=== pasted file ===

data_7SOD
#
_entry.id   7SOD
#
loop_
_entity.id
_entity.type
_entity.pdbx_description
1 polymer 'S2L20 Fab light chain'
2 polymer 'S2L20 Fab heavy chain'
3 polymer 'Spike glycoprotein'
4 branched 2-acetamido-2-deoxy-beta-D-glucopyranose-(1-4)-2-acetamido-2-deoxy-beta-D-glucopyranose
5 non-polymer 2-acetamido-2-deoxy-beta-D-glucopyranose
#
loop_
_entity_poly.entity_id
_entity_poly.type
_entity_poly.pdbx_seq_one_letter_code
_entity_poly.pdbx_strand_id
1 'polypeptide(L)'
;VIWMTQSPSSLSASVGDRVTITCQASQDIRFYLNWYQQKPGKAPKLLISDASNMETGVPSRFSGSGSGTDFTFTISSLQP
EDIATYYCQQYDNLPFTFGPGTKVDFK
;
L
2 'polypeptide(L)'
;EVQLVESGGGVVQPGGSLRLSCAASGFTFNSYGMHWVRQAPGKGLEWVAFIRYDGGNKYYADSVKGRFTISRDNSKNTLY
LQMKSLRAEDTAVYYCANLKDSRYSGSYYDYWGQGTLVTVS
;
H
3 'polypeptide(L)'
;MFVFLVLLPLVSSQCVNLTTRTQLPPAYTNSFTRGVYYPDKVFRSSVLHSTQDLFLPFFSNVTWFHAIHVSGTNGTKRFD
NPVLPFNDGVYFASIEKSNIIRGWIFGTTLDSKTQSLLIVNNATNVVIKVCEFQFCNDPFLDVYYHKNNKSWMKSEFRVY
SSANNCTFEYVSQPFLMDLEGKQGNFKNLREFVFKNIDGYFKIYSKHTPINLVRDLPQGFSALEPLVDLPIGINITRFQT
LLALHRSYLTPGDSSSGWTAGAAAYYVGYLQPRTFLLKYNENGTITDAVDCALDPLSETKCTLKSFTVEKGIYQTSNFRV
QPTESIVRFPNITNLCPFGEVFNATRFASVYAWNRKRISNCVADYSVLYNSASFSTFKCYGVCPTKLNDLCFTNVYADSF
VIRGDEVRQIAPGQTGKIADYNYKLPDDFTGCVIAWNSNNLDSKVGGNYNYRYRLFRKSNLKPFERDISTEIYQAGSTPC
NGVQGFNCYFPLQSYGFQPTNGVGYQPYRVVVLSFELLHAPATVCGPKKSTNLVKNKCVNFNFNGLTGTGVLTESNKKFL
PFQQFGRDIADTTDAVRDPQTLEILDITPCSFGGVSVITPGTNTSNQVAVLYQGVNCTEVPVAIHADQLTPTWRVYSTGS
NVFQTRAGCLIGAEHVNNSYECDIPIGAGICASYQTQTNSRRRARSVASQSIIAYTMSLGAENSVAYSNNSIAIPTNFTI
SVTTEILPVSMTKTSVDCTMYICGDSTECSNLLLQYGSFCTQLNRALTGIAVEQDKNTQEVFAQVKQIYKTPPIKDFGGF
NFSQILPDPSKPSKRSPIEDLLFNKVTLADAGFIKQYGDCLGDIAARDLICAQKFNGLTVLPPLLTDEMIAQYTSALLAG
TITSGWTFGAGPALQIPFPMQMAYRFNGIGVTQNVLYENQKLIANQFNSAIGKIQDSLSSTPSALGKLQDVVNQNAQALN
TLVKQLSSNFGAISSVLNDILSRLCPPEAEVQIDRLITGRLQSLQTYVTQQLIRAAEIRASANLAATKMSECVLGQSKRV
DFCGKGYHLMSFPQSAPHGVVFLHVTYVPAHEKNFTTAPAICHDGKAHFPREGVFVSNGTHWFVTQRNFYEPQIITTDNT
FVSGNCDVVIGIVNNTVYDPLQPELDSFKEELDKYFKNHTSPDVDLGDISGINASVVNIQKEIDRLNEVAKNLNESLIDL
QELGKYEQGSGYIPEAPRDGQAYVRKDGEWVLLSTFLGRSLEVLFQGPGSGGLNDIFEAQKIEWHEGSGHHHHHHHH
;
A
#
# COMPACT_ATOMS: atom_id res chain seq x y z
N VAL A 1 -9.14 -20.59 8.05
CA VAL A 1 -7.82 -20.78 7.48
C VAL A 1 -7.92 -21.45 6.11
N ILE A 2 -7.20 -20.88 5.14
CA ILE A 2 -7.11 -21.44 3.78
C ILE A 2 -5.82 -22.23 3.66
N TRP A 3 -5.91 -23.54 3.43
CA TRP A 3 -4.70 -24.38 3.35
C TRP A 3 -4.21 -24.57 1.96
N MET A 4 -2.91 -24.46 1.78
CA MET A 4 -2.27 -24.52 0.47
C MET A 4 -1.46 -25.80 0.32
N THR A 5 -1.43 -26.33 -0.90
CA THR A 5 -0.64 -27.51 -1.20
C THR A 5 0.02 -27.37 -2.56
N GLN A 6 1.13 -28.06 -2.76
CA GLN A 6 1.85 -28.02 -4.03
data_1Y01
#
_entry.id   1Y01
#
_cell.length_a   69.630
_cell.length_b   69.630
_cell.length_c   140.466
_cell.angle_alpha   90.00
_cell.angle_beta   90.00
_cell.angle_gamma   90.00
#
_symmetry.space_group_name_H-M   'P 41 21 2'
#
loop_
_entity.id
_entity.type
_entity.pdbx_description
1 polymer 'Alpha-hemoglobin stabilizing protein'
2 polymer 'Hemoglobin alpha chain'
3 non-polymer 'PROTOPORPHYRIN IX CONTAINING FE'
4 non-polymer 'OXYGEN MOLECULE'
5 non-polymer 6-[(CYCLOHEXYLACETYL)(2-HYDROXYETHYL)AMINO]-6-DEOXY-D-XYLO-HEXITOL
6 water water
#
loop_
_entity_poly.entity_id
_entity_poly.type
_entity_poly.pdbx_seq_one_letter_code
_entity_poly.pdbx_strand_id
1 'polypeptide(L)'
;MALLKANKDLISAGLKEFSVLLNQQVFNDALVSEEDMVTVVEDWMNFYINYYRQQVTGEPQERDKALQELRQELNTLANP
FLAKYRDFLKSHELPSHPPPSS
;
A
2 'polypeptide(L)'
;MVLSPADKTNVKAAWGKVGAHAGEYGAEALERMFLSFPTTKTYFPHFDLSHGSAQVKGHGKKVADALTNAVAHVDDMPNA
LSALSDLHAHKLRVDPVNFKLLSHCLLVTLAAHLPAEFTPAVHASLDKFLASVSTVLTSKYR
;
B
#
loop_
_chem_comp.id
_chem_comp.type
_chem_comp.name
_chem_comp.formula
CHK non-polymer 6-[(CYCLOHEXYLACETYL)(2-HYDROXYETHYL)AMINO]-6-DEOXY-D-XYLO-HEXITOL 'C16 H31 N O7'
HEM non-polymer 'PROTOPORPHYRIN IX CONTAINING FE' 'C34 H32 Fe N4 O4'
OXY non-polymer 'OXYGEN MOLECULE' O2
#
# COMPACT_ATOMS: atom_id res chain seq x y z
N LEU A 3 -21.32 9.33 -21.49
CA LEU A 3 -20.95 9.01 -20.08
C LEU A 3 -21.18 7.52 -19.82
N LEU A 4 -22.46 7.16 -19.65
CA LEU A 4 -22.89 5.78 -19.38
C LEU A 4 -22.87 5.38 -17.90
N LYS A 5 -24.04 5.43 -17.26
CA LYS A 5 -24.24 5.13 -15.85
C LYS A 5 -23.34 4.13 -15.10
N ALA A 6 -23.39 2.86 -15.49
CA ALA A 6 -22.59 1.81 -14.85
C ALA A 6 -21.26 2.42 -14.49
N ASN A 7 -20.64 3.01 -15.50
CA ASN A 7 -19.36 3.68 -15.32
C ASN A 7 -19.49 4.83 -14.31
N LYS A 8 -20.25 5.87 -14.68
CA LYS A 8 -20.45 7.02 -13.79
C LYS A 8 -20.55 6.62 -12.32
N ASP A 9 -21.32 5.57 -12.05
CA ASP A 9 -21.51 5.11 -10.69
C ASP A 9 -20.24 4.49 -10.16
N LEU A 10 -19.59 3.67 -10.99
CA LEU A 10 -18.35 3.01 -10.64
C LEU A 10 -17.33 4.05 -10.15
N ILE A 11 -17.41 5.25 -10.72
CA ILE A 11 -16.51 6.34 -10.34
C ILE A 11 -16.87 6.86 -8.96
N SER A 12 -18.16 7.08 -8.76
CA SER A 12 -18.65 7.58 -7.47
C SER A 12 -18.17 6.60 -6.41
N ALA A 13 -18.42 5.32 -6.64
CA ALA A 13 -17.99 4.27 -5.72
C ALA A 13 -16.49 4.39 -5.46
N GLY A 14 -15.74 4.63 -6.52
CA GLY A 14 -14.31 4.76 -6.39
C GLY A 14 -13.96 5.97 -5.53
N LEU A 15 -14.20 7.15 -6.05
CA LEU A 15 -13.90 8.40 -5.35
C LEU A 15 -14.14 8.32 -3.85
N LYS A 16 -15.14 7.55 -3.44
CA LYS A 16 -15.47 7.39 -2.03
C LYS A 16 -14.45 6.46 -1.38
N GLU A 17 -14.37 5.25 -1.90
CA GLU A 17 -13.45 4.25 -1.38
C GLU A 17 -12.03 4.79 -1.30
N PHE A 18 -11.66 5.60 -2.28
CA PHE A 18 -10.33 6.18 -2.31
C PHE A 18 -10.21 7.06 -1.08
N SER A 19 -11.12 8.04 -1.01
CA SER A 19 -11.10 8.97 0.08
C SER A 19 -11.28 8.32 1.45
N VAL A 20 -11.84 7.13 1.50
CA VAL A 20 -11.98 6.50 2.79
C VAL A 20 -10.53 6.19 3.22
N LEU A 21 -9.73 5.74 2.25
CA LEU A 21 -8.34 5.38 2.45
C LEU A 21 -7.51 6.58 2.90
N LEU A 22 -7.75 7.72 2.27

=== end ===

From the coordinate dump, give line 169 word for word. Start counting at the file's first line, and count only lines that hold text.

N VAL A 20 -11.84 7.13 1.50